Baratynsky by Varlam Shalamov

	Three Robinson Crusoes
in an abandoned shack,
we found a real find -
a single, battered book.

We three were friends
and we quickly agreed
to share out this treasure
as Solomon decreed.

The foreword for cigarette paper:
one friend was delighted
with a gift so unlikely
he feared he was dreaming.

The second made playing cards
from the notes at the back.
May his play bring him pleasure,
every page bring him luck.

As for my own cut -
those precious jottings,
the dreams of a poet
now long forgotten -

it was all that I wanted.
How wisely we'd judged.
What a joy to set foot in
a forgotten hut.

by Варлам Тихонович Шаламов (Varlam Tikhonovich Shalamov)
(1949)
translated by Robert Chandler

Interesting extra: The poem refers to Yevgeny Abramovich Baratynsky (Евге́ний Абра́мович Бараты́нский ) was lauded by AlexanderPushkin as the finest Russian elegiac poet. After a long period when his reputation was on the wane, Baratynsky was rediscovered by Russian Symbolism poets as a supreme poet of thought..

My Hero Bares His Nerves by Dylan Thomas

My hero bares his nerves along my wrist
That rules from wrist to shoulder,
Unpacks the head that, like a sleepy ghost,
Leans on my mortal ruler,
The proud spine spurning turn and twist.

And these poor nerves so wired to the skull
Ache on the lovelorn paper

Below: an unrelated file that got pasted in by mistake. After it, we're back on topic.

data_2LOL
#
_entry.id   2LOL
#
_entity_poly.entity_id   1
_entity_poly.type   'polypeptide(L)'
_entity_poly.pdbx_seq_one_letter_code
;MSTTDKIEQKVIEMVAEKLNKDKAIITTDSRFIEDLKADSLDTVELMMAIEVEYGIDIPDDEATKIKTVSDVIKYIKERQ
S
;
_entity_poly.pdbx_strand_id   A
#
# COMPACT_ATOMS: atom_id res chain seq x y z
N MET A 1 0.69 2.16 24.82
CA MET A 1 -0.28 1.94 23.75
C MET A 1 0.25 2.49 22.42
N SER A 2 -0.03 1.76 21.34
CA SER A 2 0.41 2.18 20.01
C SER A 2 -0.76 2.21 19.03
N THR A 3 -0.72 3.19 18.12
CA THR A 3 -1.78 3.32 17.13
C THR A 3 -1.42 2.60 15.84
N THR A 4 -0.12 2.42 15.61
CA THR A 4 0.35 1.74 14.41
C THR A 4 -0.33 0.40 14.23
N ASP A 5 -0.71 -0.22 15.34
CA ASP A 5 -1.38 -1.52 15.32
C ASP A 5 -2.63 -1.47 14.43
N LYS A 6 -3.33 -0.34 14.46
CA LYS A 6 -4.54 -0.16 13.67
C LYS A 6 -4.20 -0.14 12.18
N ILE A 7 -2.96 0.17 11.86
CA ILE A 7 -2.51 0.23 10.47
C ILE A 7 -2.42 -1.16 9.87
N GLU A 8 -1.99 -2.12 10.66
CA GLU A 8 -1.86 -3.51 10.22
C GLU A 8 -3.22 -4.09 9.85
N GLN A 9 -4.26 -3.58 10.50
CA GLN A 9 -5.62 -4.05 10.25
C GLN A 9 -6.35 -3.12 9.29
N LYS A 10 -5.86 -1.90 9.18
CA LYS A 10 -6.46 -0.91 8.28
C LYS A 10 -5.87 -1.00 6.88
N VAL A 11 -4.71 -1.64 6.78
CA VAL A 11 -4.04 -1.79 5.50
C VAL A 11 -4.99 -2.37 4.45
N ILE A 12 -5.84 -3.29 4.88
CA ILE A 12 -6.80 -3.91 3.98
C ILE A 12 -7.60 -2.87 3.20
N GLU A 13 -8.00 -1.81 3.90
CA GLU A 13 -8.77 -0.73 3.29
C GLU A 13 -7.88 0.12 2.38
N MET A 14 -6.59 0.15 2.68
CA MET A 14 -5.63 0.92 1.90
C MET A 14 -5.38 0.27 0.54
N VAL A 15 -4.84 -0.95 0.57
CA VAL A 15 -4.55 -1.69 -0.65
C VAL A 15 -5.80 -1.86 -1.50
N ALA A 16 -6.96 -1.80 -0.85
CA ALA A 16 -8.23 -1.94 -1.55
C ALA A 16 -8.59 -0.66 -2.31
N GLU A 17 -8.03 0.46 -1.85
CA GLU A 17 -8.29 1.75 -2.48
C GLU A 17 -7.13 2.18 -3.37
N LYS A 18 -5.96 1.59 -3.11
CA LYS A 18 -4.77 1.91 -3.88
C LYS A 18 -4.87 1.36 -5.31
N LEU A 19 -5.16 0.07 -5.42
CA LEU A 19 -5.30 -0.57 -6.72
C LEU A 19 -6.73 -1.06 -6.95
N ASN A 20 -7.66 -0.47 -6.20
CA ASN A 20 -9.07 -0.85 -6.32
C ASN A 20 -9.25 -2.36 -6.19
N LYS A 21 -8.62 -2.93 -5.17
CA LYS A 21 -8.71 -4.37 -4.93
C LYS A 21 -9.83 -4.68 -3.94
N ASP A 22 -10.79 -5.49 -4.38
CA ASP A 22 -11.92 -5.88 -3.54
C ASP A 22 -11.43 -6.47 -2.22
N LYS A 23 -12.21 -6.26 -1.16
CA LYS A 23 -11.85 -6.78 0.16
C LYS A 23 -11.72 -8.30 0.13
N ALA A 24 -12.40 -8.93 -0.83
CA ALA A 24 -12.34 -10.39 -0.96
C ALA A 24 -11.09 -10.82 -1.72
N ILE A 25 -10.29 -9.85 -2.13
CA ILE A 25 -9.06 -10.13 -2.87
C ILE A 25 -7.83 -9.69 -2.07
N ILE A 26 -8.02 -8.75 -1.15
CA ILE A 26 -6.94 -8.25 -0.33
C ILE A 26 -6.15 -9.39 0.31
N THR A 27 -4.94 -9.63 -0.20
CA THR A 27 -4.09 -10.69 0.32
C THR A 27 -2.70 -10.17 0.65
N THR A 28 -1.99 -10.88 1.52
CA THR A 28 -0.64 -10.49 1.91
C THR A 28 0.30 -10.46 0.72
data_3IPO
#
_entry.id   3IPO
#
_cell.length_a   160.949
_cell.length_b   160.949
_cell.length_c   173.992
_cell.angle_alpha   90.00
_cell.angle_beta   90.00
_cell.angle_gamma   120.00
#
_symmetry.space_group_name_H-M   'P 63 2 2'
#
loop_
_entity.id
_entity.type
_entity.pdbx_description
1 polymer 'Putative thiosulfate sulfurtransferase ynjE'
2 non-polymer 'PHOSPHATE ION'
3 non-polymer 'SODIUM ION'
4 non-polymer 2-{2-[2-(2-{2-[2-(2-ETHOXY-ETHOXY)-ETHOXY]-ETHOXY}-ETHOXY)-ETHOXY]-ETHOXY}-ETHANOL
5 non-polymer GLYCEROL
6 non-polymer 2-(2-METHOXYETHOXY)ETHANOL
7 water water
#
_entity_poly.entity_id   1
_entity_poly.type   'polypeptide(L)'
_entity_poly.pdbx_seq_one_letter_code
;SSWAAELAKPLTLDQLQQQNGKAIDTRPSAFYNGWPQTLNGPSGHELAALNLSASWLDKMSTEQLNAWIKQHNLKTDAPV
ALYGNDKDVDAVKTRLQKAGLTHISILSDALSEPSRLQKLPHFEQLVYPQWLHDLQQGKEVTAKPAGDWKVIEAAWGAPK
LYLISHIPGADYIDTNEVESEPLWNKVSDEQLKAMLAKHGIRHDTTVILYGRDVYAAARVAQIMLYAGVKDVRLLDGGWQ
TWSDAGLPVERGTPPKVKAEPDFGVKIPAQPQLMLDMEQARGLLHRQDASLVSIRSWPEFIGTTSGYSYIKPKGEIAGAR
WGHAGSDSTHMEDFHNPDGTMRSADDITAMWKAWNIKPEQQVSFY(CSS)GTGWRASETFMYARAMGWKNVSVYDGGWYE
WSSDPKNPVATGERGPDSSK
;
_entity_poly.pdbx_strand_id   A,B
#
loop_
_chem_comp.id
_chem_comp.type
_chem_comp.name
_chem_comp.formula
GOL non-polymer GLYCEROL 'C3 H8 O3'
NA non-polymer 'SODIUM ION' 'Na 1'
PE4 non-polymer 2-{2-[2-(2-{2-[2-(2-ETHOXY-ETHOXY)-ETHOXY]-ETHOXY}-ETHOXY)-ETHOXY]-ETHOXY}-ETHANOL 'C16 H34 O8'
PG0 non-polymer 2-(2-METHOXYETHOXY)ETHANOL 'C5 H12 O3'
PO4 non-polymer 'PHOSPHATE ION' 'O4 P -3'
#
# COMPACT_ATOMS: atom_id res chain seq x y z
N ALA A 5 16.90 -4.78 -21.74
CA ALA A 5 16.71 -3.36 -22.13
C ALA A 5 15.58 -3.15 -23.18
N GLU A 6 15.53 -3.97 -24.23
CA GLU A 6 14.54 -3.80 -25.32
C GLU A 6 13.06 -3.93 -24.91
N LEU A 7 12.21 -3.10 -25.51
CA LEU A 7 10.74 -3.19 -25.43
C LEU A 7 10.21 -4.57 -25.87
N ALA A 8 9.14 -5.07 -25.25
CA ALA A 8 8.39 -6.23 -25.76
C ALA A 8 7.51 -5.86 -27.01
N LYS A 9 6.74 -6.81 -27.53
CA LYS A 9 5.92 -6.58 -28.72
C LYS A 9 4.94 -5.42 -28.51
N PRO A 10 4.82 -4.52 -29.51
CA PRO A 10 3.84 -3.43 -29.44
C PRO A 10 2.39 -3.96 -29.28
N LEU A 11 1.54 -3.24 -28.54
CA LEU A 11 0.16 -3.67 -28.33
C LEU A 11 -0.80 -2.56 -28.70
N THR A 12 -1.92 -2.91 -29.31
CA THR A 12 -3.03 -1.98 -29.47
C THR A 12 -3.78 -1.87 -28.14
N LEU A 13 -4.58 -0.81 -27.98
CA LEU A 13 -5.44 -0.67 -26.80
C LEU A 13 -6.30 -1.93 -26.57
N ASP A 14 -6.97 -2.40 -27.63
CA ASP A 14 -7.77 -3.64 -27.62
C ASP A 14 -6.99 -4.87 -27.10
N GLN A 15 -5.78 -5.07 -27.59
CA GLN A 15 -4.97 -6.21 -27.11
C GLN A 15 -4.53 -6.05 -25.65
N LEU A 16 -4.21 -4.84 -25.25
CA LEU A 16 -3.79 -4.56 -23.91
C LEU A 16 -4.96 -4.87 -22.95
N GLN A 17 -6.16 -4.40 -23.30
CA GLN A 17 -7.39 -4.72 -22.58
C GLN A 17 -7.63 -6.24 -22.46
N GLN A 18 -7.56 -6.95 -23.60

I hug to love with my unruly scrawl
That utters all love hunger
And tells the page the empty ill.

My hero bares my side and sees his heart
Tread; like a naked Venus,
The beach of flesh, and wind her bloodred plait;
Stripping my loin of promise,
He promises a secret heat.

He holds the wire from this box of nerves
Praising the mortal error
Of birth and death, the two sad knaves of thieves,
And the hunger’s emperor;
He pulls that chain, the cistern moves.

 

by Dylan Thomas

from 18 Poems


Fun fact: People speculate that this poem is about teenage mastrubation in the solitude of the toilet ever on the verge of being discovered. Meanwhile others think it’s about his writing pen… well up until the latter half.

‘In Black Memory…’ by Anna Akhmatova

In black memory you’ll find, fumbling,

A glove to the elbow that unlocks

A Petersburg night. And a crumbling

Air of sweetness in the murky box.

A wind from the gulf. And, there, between

The lines of a stormy page,

Blok, smiling scornfully, holds the scene,

The tragic tenor of the age.

 

by Анна Ахматова (Anna Akhmatova)

(1960)

from Седьмая книга (The Seventh Book)

translation by D. M. Thomas


Fun fact: ‘Blok’ here of course refers to the Russian lyrical poet Alexander Blok who had died in 1921.

The Thought-Fox by Ted Hughes

I imagine this midnight moment’s forest:
Something else is alive
Beside the clock’s loneliness
And this blank page where my fingers move.

Through the window I see no star:
Something more near
Though deeper within darkness
Is entering the loneliness:

Cold, delicately as the dark snow,
A fox’s nose touches twig, leaf;
Two eyes serve a movement, that now
And again now, and now, and now

Sets neat prints into the snow
Between trees, and warily a lame
Shadow lags by stump and in hollow
Of a body that is bold to come

Across clearings, an eye,
A widening deepening greenness,
Brilliantly, concentratedly,
Coming about its own business

Till, with a sudden sharp hot stink of fox
It enters the dark hole of the head.
The window is starless still; the clock ticks,
The page is printed.

 

by Ted Hughes (1930-1998)

from The Hawk In The Rain